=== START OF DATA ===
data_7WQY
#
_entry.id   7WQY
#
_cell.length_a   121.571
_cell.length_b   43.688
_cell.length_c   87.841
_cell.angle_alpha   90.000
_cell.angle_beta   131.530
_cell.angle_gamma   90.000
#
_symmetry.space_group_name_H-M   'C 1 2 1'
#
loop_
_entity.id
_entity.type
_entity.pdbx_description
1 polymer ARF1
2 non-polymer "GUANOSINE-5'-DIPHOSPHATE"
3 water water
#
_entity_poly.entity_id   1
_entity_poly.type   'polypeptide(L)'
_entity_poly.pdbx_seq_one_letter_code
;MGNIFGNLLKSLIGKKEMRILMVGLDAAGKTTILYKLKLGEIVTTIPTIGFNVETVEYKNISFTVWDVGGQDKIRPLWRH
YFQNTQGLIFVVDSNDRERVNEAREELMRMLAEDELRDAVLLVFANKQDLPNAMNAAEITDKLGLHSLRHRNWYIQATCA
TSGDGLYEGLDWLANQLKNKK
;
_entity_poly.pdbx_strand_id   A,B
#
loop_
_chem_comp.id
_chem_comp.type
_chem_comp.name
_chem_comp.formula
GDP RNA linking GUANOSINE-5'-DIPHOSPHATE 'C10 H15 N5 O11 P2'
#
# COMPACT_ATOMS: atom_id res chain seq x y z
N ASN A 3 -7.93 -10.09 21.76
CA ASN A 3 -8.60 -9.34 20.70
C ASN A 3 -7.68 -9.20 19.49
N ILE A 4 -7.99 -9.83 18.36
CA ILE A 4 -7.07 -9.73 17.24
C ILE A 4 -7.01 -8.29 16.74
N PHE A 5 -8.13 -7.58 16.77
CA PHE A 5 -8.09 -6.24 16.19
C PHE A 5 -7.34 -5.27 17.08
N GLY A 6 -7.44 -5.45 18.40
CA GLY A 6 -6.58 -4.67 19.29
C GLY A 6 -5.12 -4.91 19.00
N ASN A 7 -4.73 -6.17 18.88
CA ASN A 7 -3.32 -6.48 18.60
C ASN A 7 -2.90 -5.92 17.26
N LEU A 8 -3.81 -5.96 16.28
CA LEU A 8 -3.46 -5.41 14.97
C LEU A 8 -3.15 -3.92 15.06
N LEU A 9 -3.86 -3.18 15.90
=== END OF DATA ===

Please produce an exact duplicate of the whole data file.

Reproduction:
data_7WQY
#
_entry.id   7WQY
#
_cell.length_a   121.571
_cell.length_b   43.688
_cell.length_c   87.841
_cell.angle_alpha   90.000
_cell.angle_beta   131.530
_cell.angle_gamma   90.000
#
_symmetry.space_group_name_H-M   'C 1 2 1'
#
loop_
_entity.id
_entity.type
_entity.pdbx_description
1 polymer ARF1
2 non-polymer "GUANOSINE-5'-DIPHOSPHATE"
3 water water
#
_entity_poly.entity_id   1
_entity_poly.type   'polypeptide(L)'
_entity_poly.pdbx_seq_one_letter_code
;MGNIFGNLLKSLIGKKEMRILMVGLDAAGKTTILYKLKLGEIVTTIPTIGFNVETVEYKNISFTVWDVGGQDKIRPLWRH
YFQNTQGLIFVVDSNDRERVNEAREELMRMLAEDELRDAVLLVFANKQDLPNAMNAAEITDKLGLHSLRHRNWYIQATCA
TSGDGLYEGLDWLANQLKNKK
;
_entity_poly.pdbx_strand_id   A,B
#
loop_
_chem_comp.id
_chem_comp.type
_chem_comp.name
_chem_comp.formula
GDP RNA linking GUANOSINE-5'-DIPHOSPHATE 'C10 H15 N5 O11 P2'
#
# COMPACT_ATOMS: atom_id res chain seq x y z
N ASN A 3 -7.93 -10.09 21.76
CA ASN A 3 -8.60 -9.34 20.70
C ASN A 3 -7.68 -9.20 19.49
N ILE A 4 -7.99 -9.83 18.36
CA ILE A 4 -7.07 -9.73 17.24
C ILE A 4 -7.01 -8.29 16.74
N PHE A 5 -8.13 -7.58 16.77
CA PHE A 5 -8.09 -6.24 16.19
C PHE A 5 -7.34 -5.27 17.08
N GLY A 6 -7.44 -5.45 18.40
CA GLY A 6 -6.58 -4.67 19.29
C GLY A 6 -5.12 -4.91 19.00
N ASN A 7 -4.73 -6.17 18.88
CA ASN A 7 -3.32 -6.48 18.60
C ASN A 7 -2.90 -5.92 17.26
N LEU A 8 -3.81 -5.96 16.28
CA LEU A 8 -3.46 -5.41 14.97
C LEU A 8 -3.15 -3.92 15.06
N LEU A 9 -3.86 -3.18 15.90